With monstrous head and sickening cry
And ears like errant wings,
The devil's walking parody
On all four-wheeled things.
Seen here beside great beauty and our first proper (big) loch of the trip, Campy's pompadour and wing mirrors can be enticing or intimidating depending on the immediate purpose.
My Scottish friends might be baffled by my quotation from a well-known English nationalist? The answer is complex. There is that intangible romanticism about Scotland that so many of us cling to. I have let on, in my previous episode of this blog, that I have a certain not-quite-evanescent tie to Scotland via my Gran, Molla. I found my tenuous links reflected in GK Chesteton's ironic poem and his claim: "that his mother came of 'Scottish people, who were Keiths of Aberdeen'. He goes on to say that 'partly because of a certain vividness in any infusion of Scots blood or patriotism, this northern affiliation appealed strongly to my affections; and made a sort of Scottish romance of my childhood'".
Or maybe I'm just an opportunist looking for a description of the behemoth that carts us around on these expeditions:
"The tattered outlaw of the earth" is soon to become more tattered ...
But first we must pause to admire the vast swathes of water and crags and peer into the distance over Loch Linnhe with our mid-morning tea. There is a dedicated cycle path that starts in front of us. It is part of the still-to-be-completed Sustrans traffic free route from Oban to Inverness and it is very tempting for us to get out our bikes and pootle along the coast.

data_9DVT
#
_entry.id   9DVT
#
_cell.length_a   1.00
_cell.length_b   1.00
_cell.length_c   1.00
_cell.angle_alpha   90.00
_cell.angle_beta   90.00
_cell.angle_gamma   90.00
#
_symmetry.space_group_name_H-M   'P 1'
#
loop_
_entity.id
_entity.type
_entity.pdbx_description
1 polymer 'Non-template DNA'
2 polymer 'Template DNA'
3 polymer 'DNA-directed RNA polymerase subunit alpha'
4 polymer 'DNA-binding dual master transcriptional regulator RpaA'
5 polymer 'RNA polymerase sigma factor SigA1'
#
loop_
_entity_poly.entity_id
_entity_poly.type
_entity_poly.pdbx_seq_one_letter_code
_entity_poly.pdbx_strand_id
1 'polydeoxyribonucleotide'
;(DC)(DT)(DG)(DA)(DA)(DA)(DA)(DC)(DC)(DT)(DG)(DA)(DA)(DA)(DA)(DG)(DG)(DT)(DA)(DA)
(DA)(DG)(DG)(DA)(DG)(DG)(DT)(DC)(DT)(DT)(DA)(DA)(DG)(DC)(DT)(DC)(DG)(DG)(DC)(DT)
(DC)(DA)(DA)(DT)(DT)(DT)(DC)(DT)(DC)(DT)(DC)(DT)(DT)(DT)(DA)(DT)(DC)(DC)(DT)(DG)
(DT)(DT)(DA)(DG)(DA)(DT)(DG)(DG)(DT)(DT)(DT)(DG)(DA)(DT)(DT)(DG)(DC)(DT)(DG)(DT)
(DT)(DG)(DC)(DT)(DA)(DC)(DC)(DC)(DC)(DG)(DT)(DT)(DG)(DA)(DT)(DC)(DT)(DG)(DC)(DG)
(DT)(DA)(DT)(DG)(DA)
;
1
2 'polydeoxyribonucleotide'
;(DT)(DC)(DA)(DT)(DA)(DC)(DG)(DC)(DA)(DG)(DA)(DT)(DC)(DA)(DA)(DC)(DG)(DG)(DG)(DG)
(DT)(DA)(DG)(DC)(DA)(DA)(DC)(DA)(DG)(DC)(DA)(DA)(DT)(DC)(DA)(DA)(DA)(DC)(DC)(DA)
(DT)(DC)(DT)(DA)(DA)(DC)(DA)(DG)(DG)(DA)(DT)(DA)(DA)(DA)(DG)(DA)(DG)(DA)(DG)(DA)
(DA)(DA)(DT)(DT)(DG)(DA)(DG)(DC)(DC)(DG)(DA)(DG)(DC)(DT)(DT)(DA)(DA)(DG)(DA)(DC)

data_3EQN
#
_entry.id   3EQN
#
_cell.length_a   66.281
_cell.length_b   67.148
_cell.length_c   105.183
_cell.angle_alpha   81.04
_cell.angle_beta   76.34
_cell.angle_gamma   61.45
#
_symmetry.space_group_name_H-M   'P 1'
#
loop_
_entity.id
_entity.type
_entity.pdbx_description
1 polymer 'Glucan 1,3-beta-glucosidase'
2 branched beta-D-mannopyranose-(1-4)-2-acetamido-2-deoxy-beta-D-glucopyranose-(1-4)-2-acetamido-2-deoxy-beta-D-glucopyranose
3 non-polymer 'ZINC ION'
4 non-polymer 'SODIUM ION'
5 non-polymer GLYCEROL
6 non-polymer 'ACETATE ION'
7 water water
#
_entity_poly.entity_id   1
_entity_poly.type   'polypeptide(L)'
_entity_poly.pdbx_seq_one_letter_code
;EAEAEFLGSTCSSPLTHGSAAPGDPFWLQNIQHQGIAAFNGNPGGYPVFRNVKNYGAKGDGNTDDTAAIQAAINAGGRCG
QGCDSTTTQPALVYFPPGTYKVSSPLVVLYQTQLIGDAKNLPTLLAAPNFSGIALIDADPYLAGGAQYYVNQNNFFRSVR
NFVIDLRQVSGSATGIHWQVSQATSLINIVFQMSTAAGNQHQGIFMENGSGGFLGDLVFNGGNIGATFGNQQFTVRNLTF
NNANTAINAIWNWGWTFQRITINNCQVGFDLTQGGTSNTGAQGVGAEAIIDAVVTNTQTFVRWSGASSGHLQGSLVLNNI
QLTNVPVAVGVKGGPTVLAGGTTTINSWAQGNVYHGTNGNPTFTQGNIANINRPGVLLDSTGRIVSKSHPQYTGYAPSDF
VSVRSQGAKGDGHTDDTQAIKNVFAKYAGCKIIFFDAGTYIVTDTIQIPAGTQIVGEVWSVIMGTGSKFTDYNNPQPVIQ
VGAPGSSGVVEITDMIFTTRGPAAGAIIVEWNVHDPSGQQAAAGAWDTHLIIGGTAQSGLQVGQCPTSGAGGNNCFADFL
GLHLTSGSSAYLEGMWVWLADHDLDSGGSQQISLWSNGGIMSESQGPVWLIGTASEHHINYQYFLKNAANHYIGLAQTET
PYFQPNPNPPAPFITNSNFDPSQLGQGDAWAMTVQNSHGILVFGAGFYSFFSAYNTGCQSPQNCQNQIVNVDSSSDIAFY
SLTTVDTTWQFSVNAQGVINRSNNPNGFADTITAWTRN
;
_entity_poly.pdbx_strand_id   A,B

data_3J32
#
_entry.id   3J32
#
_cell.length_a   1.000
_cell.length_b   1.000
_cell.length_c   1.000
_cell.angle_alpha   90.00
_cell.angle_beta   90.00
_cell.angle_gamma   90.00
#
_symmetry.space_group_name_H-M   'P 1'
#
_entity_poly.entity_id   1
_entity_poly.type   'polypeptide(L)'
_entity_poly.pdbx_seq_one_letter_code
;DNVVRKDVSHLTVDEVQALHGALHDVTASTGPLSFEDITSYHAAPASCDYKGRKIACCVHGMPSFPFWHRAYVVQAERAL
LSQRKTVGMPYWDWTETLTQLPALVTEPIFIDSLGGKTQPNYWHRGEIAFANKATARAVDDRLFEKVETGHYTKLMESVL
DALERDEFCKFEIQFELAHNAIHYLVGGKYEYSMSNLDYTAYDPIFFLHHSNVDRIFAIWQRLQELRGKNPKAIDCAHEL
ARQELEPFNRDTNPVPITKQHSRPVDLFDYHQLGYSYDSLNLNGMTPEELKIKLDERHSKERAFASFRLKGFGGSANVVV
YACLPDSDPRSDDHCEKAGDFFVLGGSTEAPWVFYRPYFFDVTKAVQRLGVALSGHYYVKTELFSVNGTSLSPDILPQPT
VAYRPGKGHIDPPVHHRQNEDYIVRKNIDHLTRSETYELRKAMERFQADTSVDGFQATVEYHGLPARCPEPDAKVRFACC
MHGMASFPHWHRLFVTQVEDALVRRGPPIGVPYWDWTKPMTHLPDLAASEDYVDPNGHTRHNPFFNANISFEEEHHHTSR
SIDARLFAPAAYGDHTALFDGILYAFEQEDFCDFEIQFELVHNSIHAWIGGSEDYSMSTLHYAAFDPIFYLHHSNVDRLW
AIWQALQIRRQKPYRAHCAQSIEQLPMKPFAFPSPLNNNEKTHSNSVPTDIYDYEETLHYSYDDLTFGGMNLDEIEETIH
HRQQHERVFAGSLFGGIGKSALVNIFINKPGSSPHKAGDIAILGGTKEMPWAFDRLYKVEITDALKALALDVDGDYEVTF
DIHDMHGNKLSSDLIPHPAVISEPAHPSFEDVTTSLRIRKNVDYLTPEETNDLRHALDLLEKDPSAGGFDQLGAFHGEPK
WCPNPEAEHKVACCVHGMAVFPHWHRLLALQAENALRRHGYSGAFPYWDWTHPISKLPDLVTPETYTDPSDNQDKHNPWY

A peaceful pause in the journey in the vicinity of Appin, home of the Stewart (Joan and her son, Robbie, are mentioned in a previous blog) ancestry, although not necessarily the house in the picture.. Little wonder that Robbie and his son, Murray, turned into world class paddlers. Olympic gold medallist in Murray's case, who could know what Robbie might have achieved had he not had his heyday in the Apartheid years. Ironically, his family was strongly condemnatory of that regime.
But Shelley-ann (Shan) has always wanted to spend some time in Oban and Scott has given us a list of other delights to visit if we have time ...
Another, more authentic, Poet
None other than than the great Robert Burns, in addressing a mouse:
"The best laid schemes o' mice an' men
Gang aft a-gley."
Actually, donkeys are bigger than mice by anyone's reckoning, but do they go further a-gley? Yiz shall find oot ...
Many of you will have come across the Mars bar benchmark, the inflation indicator. The standard bar remained an identical size for many decades and it was theoretically possible to calculate the value of a pound today vs. some time in the past depending on the prices now and then.
I'm going to steal this concept and try to apply it to Minis.
The above picture, stolen from a mini brochure and messed around with a bit without altering the proportions, shows a latter day Mini (R) alongside an original version, dating from about the last time most UK roads were altered (and resurfaced).